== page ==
Sunday, April 21, 2024

‘Om Bheem Bush isn’t a comedic adult film’

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On March 22, Om Bheem Bush, which also stars Sree Vishnu, Priyadarshi, and Rahul Ramakrishna, will be released in theaters. It is billed as a full-fledged comedic delight. Under the direction of Sree Harsha Konuganti, UV Creations and V Celluloid (co-produced with Sunil Balusu) are bringing out the movie.
Actor Priyadarshi discusses attempting out a full-fledged comedy years after Jathi Ratnalu in this interview. He restates his belief that acting is a better career choice than becoming a hero.
While Hushaaru was being made, the Pelli Choopulu actor shared that director Harsha presented a rough screenplay for this movie. “The concept was too simple at the time. The concept was expanded into a whole screenplay following his work on Rowdy Boys. This is a horror comedy in the vein of a buddy movie,” shares the actor, adding, “In the movie, my name is Vinay Gummadi. I’ve attended Osmania University before with my two pals. The other two believe in occult practices and the power of mantras; I believe in science. Unlike the three principal males from Jathi Ratnalu, who are from rural towns, they are native to the city. The two films have completely distinct settings.”
The film, the actor says, is primarily humorous. “The entire interaction between the three friends is funny. The villagers’ characters are very entertaining. Raccha Ravi plays one of them. I’ve been partnered with Ayesha Khan. Two songs are included, one with a crazy background and the other with a party tune. There aren’t really any romantic songs.”
When doing a buddy comedy, you have to communicate in terms that young people understand. And so, the 18–30 age group is their target demographic; they are familiar with meme language and social media culture. “There must be allusions to well-known Telugu motion pictures. This isn’t a comedic adult film. Nowhere are there any references to sexuality. Such a work is always clean comedy,” shares the Tholi Prerna actor, adding, “Working with Rahul and Vishnu, whom I’ve known for a long time, was enjoyable. None of the three of us have any experience with movies. As friends, we all share that extra layer of connectedness.”
As an artist, he is someone who has been very adaptable. And that is not something that only his projects talk about; he believes it too. “I have a lot of opportunities when I identify as an actor. I get to work on different things. I played a significant role in Mangalavaaram, but it wasn’t my main role. My persona held equal significance to that of Payal Rajput. I portray a preteen girl’s father in the two-season online series Save the Tigers. My characters get plenty of attention from me. My directors and I talk about the screenplay and characters all the time. I completed my homework and research. Whenever I have time, I also take part in workshops. Following a somber film like Mallesham, I played a completely comedic performer. I was doing films like F2 and Brochevarevarura at the time. When Pelli Choopulu occurred, I was 26 years old. At the age of 34, my knowledge has only grown. Participating in movies such as Balagam may leave a lasting impression on your character. They are influenced by the books they read. Watching Hi Nanna while dubbing for my role was an entirely different experience.”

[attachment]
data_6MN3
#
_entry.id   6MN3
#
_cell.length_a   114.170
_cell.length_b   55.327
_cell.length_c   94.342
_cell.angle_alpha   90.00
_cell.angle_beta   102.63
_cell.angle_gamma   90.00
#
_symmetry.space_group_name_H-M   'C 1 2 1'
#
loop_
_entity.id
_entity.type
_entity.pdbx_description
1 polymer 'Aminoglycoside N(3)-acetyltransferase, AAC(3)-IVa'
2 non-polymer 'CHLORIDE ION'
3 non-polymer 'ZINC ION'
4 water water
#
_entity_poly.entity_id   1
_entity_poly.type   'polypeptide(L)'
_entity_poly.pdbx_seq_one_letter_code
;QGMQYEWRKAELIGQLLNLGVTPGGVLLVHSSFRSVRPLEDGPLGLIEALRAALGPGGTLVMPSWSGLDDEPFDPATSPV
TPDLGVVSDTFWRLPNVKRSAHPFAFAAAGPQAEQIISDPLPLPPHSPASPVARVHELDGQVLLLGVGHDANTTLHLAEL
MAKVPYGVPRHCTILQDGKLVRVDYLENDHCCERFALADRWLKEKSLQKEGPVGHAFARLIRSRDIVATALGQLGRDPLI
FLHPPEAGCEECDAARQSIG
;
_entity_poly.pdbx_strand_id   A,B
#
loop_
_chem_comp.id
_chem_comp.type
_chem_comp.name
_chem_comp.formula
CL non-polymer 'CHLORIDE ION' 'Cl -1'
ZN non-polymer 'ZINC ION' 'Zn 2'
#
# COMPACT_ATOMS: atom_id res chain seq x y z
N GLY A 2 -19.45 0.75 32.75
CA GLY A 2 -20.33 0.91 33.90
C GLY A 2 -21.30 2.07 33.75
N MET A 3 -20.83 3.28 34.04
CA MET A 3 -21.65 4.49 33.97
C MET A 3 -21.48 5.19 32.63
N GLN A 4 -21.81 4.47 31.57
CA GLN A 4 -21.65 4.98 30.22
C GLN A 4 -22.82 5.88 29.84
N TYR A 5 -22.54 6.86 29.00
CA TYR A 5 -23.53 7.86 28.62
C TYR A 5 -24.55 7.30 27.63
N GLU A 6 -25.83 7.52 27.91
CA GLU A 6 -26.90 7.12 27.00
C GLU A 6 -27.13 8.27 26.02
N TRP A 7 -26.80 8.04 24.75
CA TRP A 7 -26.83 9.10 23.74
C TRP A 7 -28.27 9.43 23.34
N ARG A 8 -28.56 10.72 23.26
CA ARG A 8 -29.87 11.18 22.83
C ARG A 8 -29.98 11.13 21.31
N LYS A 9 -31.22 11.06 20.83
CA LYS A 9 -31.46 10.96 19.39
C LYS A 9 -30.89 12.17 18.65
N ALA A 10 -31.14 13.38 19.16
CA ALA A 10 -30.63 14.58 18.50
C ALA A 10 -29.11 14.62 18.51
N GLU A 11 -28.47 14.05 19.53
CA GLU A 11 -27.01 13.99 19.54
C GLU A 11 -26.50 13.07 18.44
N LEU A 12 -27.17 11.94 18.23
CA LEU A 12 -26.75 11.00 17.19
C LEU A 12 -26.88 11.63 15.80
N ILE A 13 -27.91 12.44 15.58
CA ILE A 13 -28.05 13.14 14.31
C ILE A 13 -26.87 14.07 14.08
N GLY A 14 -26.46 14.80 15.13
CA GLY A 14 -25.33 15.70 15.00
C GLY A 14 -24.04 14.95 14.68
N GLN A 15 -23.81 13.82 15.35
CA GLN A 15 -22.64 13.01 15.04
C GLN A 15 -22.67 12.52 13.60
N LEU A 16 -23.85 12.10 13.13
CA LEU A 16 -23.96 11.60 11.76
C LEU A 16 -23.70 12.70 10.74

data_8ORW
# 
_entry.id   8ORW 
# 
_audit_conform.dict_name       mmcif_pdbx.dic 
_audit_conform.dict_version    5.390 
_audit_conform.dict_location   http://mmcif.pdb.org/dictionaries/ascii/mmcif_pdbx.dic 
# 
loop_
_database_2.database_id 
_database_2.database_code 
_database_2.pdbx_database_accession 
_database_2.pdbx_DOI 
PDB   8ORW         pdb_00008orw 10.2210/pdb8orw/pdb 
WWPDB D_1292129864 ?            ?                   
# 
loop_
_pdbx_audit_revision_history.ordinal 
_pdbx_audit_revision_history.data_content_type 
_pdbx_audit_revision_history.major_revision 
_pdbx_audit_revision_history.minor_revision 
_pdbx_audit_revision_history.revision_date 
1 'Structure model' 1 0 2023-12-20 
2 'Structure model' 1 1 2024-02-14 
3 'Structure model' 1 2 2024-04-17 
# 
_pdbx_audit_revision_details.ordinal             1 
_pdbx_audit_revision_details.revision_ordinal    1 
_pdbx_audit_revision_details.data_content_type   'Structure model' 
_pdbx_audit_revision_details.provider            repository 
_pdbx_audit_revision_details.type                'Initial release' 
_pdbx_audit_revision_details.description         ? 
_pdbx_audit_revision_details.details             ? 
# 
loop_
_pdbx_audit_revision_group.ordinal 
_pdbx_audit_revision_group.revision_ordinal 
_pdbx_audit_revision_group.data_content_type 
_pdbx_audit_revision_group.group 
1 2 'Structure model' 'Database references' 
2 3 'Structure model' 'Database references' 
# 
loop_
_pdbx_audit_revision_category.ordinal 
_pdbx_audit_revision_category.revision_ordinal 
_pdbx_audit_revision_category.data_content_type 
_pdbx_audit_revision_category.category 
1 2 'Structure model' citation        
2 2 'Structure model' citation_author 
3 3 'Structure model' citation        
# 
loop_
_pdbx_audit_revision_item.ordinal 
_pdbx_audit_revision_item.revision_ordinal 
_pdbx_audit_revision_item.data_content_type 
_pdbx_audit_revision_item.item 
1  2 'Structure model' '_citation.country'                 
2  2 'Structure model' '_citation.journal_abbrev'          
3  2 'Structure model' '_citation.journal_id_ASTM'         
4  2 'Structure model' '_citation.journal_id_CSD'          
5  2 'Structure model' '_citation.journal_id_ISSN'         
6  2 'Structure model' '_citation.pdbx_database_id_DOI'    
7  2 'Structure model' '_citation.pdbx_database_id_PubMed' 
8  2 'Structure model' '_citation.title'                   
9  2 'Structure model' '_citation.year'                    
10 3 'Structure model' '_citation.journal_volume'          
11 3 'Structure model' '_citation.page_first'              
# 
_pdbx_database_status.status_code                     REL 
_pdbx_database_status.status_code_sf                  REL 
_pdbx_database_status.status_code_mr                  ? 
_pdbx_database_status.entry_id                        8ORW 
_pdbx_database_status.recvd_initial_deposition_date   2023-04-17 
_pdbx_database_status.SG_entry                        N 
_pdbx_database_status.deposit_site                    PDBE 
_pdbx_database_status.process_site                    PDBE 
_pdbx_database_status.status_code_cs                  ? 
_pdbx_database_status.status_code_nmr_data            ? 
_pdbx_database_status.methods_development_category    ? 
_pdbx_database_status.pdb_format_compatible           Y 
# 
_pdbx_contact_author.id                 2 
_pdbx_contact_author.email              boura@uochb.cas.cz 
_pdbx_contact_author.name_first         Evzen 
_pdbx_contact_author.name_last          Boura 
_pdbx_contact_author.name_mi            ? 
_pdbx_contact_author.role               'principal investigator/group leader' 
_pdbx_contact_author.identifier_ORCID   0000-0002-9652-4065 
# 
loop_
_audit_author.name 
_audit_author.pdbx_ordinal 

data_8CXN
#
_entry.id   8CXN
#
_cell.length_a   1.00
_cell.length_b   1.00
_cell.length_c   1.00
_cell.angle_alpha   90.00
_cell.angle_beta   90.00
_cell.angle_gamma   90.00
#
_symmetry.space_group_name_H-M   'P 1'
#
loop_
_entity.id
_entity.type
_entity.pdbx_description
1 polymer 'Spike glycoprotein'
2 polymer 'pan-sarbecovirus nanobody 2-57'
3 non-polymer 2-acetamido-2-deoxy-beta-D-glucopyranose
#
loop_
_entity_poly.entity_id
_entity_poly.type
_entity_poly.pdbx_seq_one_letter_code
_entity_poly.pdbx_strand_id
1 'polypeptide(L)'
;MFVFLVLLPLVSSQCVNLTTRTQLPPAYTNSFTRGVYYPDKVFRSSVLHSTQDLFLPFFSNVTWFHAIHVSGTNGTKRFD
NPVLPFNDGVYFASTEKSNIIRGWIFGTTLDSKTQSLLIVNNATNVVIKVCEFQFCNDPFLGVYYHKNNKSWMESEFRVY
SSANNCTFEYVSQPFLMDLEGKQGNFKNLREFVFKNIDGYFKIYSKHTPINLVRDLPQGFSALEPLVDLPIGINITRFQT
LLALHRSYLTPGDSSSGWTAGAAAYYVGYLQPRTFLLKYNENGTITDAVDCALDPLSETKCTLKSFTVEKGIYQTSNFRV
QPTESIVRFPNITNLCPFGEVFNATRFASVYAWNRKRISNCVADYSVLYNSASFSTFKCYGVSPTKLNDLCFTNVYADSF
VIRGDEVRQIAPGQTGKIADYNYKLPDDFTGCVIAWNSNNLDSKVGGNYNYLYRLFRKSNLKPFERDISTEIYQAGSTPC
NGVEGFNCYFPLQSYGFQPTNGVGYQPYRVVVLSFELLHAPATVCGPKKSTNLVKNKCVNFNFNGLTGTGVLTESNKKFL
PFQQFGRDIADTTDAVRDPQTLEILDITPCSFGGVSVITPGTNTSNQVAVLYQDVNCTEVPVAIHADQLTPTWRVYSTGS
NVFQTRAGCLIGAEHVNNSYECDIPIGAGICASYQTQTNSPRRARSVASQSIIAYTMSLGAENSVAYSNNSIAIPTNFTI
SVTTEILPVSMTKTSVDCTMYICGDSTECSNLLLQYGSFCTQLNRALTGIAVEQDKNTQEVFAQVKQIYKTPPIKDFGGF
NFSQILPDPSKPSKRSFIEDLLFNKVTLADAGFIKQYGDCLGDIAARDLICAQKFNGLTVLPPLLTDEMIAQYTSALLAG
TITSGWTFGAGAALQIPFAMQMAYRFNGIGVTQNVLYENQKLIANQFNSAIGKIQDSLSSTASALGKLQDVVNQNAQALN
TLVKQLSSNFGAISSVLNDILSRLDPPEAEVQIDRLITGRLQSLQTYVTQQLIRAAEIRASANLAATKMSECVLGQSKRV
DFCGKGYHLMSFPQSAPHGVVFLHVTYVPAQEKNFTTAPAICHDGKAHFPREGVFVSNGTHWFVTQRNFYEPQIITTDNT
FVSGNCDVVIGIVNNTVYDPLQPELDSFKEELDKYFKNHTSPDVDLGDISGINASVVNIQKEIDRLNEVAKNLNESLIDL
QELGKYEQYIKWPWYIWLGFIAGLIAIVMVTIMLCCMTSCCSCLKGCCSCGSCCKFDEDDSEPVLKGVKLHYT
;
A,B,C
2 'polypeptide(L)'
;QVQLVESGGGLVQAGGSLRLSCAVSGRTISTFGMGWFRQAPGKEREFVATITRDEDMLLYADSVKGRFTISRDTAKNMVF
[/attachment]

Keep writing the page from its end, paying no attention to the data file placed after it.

Being a rationalist, he doesn’t believe in the existence of God. But “I respect other people’s beliefs and don’t force mine on them. I have donned amulets for style sake. Near Pune, there is a village called Bhor. There is a magnificent medieval mahal there. Filmed in real settings, the creators ensured that Om Bheem Bush was accomplished on a grand scale. Mumbai was the source of the costumes as well, to guarantee the fantastical element. UV Creations went above and beyond with producer Sunil.”

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